Russian President Vladimir Putin holds a meeting with the Cabinet at the Novo-Ogaryovo residence outside Moscow, Russia, Friday, Feb. 17, 2017. (Mikhail Klimentyev, Sputnik, Kremlin Pool Photo via AP)
Friday, February 17, 2017 7:06 am
Kremlin denies any disappointments in ties with Trump govt
VLADIMIR ISACHENKOV | Associated Press
MOSCOW — The Kremlin denied Friday that it has grown frustrated with a lack of progress in improving relations with Washington under President Donald Trump, saying it's too early to say what course Russia-U.S. ties will take.
Asked if the Kremlin was disappointed with Trump and the lack of quick progress in repairing bilateral ties, President Vladimir Putin's spokesman Dmitry Peskov said "we never wore rose-tinted glasses, never had any illusions, so there is nothing to be disappointed with."
He said the areas of possible cooperation and disagreements between the two countries could only be determined after Putin and Trump have substantial talks, adding that it's not clear when that might happen.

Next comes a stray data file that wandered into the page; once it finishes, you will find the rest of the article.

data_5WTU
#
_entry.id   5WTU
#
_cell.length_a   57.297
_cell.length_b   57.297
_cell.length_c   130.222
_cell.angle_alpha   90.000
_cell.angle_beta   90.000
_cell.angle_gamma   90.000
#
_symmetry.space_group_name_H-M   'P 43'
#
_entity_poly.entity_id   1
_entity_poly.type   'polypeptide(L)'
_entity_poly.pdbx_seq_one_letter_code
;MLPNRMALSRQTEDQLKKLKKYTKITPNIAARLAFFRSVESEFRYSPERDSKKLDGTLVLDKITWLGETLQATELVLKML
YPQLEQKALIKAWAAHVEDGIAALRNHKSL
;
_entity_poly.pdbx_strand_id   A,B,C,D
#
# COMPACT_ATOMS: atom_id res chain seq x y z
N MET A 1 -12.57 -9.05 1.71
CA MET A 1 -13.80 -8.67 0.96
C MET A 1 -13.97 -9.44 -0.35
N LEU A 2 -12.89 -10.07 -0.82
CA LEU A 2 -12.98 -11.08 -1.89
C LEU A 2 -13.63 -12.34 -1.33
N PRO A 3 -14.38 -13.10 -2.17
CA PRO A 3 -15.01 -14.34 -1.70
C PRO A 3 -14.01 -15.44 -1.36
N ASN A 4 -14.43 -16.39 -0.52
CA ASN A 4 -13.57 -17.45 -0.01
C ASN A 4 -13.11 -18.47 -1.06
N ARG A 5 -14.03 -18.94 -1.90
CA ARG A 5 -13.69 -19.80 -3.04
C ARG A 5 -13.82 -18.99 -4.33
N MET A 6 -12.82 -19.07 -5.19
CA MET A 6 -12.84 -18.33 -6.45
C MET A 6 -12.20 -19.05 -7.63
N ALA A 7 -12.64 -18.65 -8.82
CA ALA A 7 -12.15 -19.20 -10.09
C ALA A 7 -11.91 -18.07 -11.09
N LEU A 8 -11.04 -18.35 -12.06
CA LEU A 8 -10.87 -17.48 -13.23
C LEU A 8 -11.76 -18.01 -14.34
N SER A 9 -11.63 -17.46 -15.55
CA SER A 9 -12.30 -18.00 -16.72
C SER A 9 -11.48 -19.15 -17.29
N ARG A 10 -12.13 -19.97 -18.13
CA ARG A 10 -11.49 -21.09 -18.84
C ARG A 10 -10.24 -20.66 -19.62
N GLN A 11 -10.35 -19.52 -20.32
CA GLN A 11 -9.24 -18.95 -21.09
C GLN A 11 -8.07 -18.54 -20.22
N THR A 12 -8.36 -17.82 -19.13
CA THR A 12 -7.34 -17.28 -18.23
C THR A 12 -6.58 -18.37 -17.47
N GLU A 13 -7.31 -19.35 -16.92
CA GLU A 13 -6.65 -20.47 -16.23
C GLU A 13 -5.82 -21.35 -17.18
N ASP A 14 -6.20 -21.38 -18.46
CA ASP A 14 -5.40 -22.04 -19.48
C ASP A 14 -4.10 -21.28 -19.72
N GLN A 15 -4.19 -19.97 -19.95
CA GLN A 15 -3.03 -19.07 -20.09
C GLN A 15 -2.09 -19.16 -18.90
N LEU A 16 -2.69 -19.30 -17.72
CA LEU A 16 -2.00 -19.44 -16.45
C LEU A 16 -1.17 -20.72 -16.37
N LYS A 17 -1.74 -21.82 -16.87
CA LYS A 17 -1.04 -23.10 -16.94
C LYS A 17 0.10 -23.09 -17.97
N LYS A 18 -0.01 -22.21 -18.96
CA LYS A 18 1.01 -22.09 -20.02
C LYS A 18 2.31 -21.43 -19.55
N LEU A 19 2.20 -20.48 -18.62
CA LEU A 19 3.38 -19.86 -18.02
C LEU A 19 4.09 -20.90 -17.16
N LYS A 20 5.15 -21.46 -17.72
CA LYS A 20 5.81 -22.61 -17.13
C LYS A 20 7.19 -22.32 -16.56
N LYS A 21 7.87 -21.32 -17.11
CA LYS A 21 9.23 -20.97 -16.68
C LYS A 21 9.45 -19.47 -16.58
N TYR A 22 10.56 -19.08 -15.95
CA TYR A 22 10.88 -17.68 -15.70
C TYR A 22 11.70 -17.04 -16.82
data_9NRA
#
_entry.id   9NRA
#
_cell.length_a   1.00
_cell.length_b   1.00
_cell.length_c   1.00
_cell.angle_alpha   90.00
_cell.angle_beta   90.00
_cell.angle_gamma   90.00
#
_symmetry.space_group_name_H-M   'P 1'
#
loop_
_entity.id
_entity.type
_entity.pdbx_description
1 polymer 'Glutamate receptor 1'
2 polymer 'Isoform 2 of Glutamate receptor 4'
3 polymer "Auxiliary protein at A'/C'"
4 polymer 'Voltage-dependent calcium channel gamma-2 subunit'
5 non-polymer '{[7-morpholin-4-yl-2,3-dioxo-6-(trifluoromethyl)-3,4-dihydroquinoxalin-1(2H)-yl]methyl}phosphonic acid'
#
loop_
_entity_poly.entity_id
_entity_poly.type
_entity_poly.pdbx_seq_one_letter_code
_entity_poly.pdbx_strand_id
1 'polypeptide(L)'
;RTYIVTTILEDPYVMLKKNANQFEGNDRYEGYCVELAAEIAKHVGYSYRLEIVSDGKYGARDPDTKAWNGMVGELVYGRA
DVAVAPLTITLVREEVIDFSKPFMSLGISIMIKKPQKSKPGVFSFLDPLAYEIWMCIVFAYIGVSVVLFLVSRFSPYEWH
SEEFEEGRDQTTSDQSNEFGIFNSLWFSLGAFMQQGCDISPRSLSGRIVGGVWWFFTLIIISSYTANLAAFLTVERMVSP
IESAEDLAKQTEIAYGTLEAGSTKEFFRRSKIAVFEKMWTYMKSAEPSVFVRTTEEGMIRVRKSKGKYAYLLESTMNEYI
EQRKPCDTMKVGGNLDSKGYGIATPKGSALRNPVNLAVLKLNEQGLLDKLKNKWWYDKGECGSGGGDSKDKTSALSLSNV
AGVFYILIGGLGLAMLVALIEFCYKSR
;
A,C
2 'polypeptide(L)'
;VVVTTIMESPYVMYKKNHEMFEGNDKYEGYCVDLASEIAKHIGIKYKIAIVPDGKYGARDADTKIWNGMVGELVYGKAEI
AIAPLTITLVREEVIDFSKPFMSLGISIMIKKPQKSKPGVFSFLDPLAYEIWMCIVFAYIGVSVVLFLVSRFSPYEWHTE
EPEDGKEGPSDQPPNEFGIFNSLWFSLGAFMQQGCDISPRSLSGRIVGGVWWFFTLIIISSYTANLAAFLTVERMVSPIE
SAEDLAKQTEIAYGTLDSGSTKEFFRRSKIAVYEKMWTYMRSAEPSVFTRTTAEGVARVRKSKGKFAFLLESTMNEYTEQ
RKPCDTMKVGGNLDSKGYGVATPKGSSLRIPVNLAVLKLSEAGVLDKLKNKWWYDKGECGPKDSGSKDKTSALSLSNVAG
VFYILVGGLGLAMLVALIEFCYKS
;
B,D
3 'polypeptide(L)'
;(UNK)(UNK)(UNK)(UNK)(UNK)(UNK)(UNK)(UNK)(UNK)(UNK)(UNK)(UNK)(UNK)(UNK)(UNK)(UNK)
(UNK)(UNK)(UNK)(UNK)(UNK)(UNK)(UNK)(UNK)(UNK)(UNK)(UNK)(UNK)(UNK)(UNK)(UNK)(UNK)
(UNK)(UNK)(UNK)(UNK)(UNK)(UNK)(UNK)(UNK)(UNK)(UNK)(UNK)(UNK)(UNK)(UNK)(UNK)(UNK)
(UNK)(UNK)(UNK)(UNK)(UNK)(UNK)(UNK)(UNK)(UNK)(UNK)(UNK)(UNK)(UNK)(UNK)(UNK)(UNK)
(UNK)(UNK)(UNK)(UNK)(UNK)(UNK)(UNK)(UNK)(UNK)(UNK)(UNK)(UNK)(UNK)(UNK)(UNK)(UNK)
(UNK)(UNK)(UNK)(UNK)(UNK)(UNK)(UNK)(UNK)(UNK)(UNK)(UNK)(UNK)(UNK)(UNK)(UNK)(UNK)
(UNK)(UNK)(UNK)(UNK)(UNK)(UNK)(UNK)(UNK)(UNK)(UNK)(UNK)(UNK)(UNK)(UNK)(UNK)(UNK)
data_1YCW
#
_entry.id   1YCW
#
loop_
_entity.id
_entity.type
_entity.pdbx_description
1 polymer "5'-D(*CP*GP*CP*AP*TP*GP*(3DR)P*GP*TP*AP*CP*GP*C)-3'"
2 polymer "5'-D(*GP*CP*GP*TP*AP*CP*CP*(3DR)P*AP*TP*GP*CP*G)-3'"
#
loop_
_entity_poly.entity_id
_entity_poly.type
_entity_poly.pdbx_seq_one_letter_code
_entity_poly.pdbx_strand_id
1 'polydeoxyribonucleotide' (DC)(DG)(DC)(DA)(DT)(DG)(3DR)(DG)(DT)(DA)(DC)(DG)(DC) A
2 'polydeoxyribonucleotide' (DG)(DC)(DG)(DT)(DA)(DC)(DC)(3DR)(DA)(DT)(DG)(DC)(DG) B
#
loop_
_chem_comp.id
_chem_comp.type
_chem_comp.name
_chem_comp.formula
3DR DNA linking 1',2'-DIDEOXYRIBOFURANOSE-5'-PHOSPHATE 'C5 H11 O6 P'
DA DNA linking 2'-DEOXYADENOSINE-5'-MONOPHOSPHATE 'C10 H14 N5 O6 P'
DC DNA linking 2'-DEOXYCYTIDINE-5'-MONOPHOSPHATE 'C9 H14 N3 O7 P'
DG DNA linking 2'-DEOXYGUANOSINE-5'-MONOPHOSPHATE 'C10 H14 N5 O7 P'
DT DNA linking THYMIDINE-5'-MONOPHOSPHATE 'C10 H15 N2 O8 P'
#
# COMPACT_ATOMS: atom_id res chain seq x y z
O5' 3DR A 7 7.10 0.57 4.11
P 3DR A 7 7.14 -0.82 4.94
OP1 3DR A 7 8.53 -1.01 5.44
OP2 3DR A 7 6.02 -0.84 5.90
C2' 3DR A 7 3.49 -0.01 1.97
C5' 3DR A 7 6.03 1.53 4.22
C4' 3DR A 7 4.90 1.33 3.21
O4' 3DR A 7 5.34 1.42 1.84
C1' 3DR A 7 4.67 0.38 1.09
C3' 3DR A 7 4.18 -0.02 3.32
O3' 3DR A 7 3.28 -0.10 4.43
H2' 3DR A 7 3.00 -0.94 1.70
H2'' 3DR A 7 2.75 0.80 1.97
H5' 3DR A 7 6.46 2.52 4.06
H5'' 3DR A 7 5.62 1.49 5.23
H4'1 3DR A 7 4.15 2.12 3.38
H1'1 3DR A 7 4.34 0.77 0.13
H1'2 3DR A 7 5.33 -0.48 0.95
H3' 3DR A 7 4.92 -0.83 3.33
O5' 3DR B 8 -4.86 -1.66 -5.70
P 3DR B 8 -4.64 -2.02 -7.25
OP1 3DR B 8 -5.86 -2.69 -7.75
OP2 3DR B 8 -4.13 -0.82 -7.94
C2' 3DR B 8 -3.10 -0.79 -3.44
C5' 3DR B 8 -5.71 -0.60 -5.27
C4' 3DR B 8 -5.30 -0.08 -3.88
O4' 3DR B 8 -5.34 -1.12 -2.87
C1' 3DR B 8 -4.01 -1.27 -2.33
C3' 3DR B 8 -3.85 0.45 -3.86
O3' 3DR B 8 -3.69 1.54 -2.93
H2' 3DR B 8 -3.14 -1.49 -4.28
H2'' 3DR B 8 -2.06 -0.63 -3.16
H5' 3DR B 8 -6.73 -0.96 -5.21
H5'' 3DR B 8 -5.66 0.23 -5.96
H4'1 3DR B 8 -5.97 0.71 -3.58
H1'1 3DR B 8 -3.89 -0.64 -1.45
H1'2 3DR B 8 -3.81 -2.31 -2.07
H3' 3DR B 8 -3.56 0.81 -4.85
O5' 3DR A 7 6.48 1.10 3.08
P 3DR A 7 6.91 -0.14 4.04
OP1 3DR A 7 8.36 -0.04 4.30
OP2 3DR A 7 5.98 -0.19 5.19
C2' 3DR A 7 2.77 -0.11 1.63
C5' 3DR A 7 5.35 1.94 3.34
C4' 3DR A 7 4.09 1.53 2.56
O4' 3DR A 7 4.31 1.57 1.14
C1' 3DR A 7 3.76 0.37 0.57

"Only after they have a chance to have a detailed talk it would become clear where significant differences remain and where it's possible to find areas for cooperation," Peskov said in a conference call with reporters.
Peskov dodged a question about Trump's news conference Thursday in which the president blamed the media for trying to thwart his plan to improve ties with Moscow. Moscow believes "Russia-U.S. ties are important for our two nations and the entire global community, so we believe that they deserve special attention," Peskov said.
Asked if the Kremlin watched Trump's news conference, Peskov said Putin's administration was too busy with its domestic agenda.
Peskov denied that Russian state-controlled television had been ordered to tone down fawning coverage of Trump, saying broadcasters don't take orders from the Kremlin.
A change of attitude, however, was clearly visible in Friday's news programs on Russian state TV, which gave little time to Trump compared with previous massive coverage of the U.S. president.
The shift in tone could reflect an attempt to dampen public expectations of a quick breakthrough in better relations with Washington that have been fueled by Trump's victory.